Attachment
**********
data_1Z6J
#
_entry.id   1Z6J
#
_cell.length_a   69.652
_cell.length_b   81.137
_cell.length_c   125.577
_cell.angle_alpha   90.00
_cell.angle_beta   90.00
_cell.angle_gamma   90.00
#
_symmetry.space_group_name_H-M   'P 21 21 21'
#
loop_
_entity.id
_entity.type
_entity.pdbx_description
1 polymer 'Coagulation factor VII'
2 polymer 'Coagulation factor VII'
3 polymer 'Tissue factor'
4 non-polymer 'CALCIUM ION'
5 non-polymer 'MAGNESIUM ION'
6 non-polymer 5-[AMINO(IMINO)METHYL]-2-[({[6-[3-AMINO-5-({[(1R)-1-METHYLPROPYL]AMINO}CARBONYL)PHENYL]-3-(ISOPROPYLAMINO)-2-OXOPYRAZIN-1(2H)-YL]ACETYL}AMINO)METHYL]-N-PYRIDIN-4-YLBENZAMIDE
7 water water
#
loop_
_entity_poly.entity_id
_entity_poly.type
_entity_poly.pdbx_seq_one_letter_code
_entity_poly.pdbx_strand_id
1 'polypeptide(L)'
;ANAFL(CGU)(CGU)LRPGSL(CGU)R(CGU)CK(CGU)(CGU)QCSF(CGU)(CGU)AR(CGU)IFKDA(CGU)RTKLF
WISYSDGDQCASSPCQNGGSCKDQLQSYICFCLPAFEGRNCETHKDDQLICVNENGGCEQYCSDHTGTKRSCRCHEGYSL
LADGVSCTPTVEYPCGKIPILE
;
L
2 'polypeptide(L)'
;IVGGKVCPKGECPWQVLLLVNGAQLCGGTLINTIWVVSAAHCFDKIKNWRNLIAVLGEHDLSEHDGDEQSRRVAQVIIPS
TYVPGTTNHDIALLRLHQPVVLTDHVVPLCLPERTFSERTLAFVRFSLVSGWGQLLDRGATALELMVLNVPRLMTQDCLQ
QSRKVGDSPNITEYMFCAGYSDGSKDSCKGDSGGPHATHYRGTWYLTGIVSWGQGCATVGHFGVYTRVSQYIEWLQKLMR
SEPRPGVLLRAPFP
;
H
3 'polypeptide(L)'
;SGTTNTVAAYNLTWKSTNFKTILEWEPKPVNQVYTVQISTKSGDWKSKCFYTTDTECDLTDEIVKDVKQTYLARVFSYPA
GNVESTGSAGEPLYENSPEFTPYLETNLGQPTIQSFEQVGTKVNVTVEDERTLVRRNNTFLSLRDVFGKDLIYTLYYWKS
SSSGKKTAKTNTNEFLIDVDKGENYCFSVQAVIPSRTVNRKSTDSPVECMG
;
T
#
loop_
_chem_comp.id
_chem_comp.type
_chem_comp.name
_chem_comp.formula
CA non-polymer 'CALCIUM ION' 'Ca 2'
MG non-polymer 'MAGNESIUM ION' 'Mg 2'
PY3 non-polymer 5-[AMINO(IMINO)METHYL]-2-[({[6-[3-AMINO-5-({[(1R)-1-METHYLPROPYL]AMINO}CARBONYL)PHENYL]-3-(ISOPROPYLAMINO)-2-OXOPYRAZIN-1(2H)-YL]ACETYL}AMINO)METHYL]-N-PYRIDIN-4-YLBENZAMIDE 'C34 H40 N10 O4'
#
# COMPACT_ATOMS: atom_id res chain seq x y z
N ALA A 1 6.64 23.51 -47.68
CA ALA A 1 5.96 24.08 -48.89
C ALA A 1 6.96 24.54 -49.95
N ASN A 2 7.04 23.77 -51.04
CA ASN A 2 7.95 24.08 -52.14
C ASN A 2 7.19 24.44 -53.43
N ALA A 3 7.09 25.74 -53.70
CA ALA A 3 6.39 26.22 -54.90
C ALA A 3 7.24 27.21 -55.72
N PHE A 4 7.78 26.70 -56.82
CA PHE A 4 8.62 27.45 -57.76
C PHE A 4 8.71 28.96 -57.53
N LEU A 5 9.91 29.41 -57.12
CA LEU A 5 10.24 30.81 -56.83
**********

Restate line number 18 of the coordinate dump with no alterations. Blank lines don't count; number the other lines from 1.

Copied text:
1 polymer 'Coagulation factor VII'